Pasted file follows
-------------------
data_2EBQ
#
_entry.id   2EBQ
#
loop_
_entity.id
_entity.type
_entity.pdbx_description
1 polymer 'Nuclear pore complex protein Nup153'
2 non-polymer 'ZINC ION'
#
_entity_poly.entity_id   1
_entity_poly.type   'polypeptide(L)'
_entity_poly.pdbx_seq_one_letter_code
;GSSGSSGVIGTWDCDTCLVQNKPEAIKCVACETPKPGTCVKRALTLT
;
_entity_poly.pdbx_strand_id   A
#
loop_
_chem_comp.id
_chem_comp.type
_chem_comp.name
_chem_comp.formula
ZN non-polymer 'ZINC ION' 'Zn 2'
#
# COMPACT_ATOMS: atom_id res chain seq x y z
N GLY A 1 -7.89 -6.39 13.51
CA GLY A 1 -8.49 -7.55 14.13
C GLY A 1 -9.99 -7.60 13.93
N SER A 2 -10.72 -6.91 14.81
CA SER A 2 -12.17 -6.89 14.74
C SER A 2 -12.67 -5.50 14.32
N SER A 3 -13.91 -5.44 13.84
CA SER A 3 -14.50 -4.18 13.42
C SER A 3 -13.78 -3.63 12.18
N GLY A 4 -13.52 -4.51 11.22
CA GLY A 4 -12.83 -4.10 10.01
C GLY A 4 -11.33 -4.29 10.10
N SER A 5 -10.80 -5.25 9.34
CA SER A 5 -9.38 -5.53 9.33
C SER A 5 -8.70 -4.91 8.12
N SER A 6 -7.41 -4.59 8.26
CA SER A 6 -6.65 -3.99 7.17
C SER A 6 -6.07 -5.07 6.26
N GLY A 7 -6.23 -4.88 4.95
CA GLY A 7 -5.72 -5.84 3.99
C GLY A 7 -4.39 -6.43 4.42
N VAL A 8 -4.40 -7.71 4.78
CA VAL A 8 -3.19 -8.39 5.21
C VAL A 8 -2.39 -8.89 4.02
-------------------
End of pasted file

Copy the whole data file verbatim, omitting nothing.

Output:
data_2EBQ
#
_entry.id   2EBQ
#
loop_
_entity.id
_entity.type
_entity.pdbx_description
1 polymer 'Nuclear pore complex protein Nup153'
2 non-polymer 'ZINC ION'
#
_entity_poly.entity_id   1
_entity_poly.type   'polypeptide(L)'
_entity_poly.pdbx_seq_one_letter_code
;GSSGSSGVIGTWDCDTCLVQNKPEAIKCVACETPKPGTCVKRALTLT
;
_entity_poly.pdbx_strand_id   A
#
loop_
_chem_comp.id
_chem_comp.type
_chem_comp.name
_chem_comp.formula
ZN non-polymer 'ZINC ION' 'Zn 2'
#
# COMPACT_ATOMS: atom_id res chain seq x y z
N GLY A 1 -7.89 -6.39 13.51
CA GLY A 1 -8.49 -7.55 14.13
C GLY A 1 -9.99 -7.60 13.93
N SER A 2 -10.72 -6.91 14.81
CA SER A 2 -12.17 -6.89 14.74
C SER A 2 -12.67 -5.50 14.32
N SER A 3 -13.91 -5.44 13.84
CA SER A 3 -14.50 -4.18 13.42
C SER A 3 -13.78 -3.63 12.18
N GLY A 4 -13.52 -4.51 11.22
CA GLY A 4 -12.83 -4.10 10.01
C GLY A 4 -11.33 -4.29 10.10
N SER A 5 -10.80 -5.25 9.34
CA SER A 5 -9.38 -5.53 9.33
C SER A 5 -8.70 -4.91 8.12
N SER A 6 -7.41 -4.59 8.26
CA SER A 6 -6.65 -3.99 7.17
C SER A 6 -6.07 -5.07 6.26
N GLY A 7 -6.23 -4.88 4.95
CA GLY A 7 -5.72 -5.84 3.99
C GLY A 7 -4.39 -6.43 4.42
N VAL A 8 -4.40 -7.71 4.78
CA VAL A 8 -3.19 -8.39 5.21
C VAL A 8 -2.39 -8.89 4.02